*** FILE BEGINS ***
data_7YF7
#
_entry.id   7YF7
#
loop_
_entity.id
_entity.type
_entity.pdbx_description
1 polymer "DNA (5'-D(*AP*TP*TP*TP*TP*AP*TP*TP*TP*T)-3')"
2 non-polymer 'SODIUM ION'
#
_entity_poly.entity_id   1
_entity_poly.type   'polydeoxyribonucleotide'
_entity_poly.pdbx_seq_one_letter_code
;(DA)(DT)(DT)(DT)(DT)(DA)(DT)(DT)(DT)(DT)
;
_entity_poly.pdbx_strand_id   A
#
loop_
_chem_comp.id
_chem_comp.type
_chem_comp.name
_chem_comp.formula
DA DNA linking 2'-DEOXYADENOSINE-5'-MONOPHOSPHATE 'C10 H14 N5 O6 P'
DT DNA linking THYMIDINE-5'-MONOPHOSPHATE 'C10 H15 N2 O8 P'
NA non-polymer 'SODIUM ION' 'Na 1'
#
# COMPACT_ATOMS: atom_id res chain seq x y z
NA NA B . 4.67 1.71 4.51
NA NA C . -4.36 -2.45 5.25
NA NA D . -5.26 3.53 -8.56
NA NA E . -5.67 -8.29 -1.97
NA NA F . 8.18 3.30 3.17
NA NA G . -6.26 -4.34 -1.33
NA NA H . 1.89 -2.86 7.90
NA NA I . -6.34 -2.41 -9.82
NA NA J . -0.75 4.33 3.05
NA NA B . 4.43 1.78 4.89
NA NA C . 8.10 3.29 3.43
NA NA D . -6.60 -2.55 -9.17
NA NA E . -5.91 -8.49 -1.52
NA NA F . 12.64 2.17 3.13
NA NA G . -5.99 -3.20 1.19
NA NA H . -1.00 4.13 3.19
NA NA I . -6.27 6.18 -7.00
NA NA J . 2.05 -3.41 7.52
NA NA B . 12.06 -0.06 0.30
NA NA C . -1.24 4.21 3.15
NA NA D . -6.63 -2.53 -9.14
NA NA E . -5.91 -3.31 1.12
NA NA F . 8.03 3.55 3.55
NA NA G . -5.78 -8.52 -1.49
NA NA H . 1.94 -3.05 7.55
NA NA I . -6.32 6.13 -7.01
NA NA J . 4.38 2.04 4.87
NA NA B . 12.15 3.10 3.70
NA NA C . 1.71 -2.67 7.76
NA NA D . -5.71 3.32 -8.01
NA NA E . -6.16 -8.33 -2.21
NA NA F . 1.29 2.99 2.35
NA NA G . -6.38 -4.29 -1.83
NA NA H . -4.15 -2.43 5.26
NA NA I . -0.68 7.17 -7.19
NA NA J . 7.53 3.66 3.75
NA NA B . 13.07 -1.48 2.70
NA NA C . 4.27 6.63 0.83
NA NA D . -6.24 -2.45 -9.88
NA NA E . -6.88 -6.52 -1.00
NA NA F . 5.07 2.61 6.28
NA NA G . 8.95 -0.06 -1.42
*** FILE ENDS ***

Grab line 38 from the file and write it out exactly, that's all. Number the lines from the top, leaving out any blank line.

NA NA B . 4.43 1.78 4.89